Two in three American parents are concerned about mass shootings at schools, according to a new CBS poll taken about two weeks after a gunman opened fire inside a Texas elementary school, killing 19 children and two adults.
About 72 percent of American parents with school-age children said they were very concerned or somewhat concerned about gun violence at schools, according to the poll. About 19 percent said they were not very concerned and nine percent said they were not concerned at all.
The gunman who opened fire inside Robb Elementary School in Uvalde, Texas, last month, was among a host of mass shootings in schools in recent years that have included ones Oxford, Mich., last year and in Parkland, Fla., in 2018.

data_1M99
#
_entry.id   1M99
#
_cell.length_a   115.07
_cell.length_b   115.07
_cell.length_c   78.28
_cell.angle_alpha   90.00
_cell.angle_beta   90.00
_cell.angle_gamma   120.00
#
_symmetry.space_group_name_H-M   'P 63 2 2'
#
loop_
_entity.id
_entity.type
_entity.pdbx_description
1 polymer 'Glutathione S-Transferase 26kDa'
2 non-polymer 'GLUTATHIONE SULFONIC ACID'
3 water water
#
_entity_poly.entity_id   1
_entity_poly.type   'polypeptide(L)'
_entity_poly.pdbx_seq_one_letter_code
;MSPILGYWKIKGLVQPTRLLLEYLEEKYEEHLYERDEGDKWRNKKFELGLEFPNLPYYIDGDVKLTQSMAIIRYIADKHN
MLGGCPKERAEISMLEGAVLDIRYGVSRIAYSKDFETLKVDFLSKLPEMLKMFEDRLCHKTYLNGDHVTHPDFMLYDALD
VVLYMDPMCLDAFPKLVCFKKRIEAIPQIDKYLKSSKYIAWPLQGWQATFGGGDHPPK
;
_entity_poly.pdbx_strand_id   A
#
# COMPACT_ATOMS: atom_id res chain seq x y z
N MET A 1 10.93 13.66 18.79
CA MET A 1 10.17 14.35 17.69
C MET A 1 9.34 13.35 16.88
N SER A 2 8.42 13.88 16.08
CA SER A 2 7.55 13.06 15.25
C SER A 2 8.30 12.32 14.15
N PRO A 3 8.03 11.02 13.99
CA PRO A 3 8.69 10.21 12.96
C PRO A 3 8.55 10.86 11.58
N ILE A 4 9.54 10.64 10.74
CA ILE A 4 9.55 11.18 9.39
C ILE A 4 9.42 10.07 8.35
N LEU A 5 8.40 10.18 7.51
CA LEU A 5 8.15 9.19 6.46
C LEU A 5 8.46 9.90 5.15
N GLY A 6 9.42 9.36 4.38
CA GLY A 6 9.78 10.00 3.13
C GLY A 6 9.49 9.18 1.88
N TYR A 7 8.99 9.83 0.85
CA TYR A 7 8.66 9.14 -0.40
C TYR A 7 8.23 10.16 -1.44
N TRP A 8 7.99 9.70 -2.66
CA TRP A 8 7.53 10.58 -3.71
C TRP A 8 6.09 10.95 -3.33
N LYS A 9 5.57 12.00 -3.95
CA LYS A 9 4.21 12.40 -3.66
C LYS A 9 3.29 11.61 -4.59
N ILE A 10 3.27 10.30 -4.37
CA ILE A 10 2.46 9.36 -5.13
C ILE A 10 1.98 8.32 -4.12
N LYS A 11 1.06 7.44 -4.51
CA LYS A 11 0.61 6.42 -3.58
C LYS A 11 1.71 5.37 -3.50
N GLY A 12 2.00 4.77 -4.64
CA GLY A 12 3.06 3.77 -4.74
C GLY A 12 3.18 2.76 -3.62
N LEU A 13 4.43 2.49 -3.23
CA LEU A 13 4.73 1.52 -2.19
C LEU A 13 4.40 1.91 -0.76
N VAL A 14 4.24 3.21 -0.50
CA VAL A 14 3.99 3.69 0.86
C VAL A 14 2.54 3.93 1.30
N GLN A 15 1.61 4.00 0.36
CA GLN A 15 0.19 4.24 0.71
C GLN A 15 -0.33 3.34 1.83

The 2012 shooting in Newton, Conn., where 20 children were killed, has also been ingrained in the American consciousness, as has the 1999 school shooting at Columbine in Colorado.
After the Texas shooting, 63 percent of Americans said their children are sad about the tragedy, while 52 percent said their children are scared, according to the CBS poll.
Congress is currently holding bipartisan discussions to address the rise in gun violence and mass shootings, with the most likely middle-ground solutions being expanded background checks and national red flag laws.
In the CBS poll, about 81 percent of American parents with school-aged children support background checks for all potential buyers, while 72 percent back a national red flag law system and 62 percent support banning the AR-15 semiautomatic rifle.
Despite the anxiety, most American parents remain optimistic that gun violence can be curbed.
In the CBS poll, 72 percent said gun violence can be prevented if the U.S. tries, compared to 28 percent who said it’s unfortunately something Americans have to accept as part of a free society.